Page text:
Gratitude and remembrance mark Yom Hashoah ceremony at Beth El

by | May 4, 2012 | Uncategorized

Interspersed within the reverent mood that marked much of the Yom Hashoah ceremony on April 19 at Congregation Beth El, were touches of passion, expressions of hope, and displays of dedication to remembering the lessons of the Holocaust.

The Holocaust Commission of the United Jewish Federation plans and coordinates the annual event that honors local Holocaust survivors—both living and of blessed memory—those who perished in the Holocaust, the righteous gentiles who risked their lives helping Jewish people during the Holocaust, and the liberators who bore witness to the Nazis’ horrors as World War II ended.

“Tonight we gather to shine a light on their memories,” said Alicia London Friedman, chair of the Holocaust Commission. “We make sure the world knows that they lived, and how senselessly they died…Tonight we must tell our children this sad story in the history of the Jewish people, so they know what can come of hatred and indifference.”

Friedman quoted Holocaust survivor, author, and Nobel Peace Prize winner Elie Wiesel: “How does one mourn for six million people who died? How many candles does one light? How many prayers does one recite? Do we know how to remember the victims, their solitude, their helplessness? They left us without a trace, and we are their trace.”

The 90-minute ceremony included songs, words of wisdom, student and teacher awards, a candle lighting ceremony, and prayer. The Hebrew Academy of Tidewater choir led the audience in singing Hatikva, Israel’s National Anthem, and Eli Eli, a poignant song whose lyrics were written by Hannah Senesh, a Jewish partisan who lost her life in the Holocaust.
Rabbi Michael Panitz of Temple Israel ardently reminded those present to avoid remaining silent when confronted with injustice. The evening’s gathering was not only about commemorating the victims and survivors, Panitz said, but to energize the community to help Jews at risk today, and, as a people, to rally around the banner of “never again.”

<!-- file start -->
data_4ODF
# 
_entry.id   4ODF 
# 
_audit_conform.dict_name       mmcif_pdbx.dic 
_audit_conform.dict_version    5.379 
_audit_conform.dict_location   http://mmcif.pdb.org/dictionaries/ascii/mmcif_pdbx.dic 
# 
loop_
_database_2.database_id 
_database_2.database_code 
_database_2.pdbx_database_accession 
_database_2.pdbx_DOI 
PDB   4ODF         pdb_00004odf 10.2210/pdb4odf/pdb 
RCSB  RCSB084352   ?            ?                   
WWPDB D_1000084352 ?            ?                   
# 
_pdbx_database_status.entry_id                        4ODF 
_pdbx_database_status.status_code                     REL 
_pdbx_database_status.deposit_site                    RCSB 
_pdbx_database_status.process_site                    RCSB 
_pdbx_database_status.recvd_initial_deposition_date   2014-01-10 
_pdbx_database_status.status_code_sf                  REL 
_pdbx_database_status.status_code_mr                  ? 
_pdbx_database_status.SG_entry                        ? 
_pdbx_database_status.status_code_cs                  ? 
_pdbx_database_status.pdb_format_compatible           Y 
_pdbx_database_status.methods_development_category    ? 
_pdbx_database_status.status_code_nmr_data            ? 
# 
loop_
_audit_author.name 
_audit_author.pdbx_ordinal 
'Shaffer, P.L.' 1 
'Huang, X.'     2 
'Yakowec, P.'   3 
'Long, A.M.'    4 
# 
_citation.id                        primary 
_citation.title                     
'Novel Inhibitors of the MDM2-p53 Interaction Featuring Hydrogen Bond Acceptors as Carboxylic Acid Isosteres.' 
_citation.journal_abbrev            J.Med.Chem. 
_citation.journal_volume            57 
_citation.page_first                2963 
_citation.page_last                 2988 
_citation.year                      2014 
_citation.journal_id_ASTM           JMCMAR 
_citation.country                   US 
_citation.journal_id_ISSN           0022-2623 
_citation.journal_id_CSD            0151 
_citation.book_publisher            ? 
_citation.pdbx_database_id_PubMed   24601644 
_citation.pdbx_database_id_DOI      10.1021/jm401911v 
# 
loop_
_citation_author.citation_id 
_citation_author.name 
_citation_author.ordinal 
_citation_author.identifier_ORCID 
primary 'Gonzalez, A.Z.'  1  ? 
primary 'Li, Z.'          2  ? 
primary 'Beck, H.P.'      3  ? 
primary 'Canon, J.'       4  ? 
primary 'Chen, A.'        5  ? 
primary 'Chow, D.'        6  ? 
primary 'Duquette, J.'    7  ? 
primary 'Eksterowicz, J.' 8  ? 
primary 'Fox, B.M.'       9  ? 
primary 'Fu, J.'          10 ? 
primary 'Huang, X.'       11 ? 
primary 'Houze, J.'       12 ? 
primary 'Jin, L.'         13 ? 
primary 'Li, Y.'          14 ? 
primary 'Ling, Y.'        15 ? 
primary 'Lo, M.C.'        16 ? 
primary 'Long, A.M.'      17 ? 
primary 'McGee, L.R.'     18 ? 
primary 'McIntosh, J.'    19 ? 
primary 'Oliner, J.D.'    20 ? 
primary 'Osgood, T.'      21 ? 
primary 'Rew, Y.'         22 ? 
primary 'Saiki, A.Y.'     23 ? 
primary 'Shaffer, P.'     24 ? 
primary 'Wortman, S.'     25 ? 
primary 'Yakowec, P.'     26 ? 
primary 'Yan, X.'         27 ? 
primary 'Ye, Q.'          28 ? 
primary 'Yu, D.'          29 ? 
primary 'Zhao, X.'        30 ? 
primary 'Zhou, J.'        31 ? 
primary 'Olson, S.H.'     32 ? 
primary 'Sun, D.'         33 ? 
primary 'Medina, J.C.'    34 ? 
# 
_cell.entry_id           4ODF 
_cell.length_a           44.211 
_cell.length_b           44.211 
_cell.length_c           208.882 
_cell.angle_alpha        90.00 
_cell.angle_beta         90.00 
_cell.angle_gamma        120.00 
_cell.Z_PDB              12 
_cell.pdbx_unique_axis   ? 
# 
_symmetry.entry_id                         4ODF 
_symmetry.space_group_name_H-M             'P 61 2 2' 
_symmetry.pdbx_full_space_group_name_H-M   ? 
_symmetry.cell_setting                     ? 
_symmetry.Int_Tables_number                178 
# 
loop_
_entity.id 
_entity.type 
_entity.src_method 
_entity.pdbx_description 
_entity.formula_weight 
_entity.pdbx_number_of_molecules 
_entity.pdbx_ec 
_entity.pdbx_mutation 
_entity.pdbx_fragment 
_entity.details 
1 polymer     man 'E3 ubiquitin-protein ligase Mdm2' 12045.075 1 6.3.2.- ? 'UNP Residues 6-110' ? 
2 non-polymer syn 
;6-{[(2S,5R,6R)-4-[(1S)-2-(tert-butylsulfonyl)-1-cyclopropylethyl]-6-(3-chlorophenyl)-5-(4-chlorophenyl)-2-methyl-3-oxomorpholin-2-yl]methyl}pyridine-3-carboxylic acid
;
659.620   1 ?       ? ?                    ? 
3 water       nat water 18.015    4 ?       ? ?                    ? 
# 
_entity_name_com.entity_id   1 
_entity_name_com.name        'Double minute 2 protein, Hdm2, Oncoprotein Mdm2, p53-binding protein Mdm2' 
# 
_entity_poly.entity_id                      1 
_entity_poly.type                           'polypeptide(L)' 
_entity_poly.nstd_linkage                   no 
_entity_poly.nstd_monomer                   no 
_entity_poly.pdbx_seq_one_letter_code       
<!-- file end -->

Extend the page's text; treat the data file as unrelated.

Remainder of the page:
The evening’s guest speaker, author Thomas Weisshaus, was one of approximately 100,000 Hungarian Jews rescued by Swedish diplomat Raoul Wallenberg during the Holocaust. Weisshaus referred to his survival as a series of accidents, or lucky breaks, and advised those congregated to, “find the thing in Judaism that you can respect and love and have; that is the thing to fall back on. It is this, that will survive the survivors,” he said.

During the ceremony, students and teachers who received awards in the Holocaust Commission’s 15th Annual Elie Wiesel Writing Competition and the 10th annual Elie Wiesel Visual Arts Competition were welcomeonto the bima, and their names were individually announced. More than 1,350 entries were received this year, heartening members and supporters of the Holocaust Commission, among whose goals are making sure the six million are not forgotten, and promoting Holocaust education in area schools, military installations, and community organizations.

Before the final prayers of the evening were sung, Holocaust survivors who rebuilt their lives in the local Jewish community were invited to the front of the sanctuary to light a memorial candle. Also lighting candles were special guests, including Dame Mary Barraco, a righteous gentile who saved many Jewish lives during the Holocaust, Bill Jucksch, a local army veteran who liberated the Gunskirchen Lager concentration camp, and family members of survivors who recently passed away.

Two active and beloved members of the Holocaust Commission’s Speakers’ Bureau died at the beginning of 2012: David Katz and Hanns Loewenbach of blessed memory, and their absence was noted by Yom Hashoah co-chairs Anne Fleder and Wendy Juren Auerbach. The men’s presence lives on, though, in What We Carry, a Holocaust Commission educational program that includes documentary films in which the men tell their stories of survival and their hopes for future generations. Survivors Dana Cohen and Kitty Saks, who were present at the Yom Hashoah evening of prayer and remembrance, are also featured in the films.

The winners and notable “Judges’ Choice” entries from the Elie Wiesel Visual Arts Competition, including its popular Multimedia division, will be on display at the Diamonstein Education Workshop in the Chrysler Museum, at 245 West Olney Rd. in Norfolk, through May 27.

To find out more about the Holocaust Commission, to read winning written entries and see photographs of the winning artwork from the 2012 Elie Wiesel Competitions, visit

by Laine M. Rutherford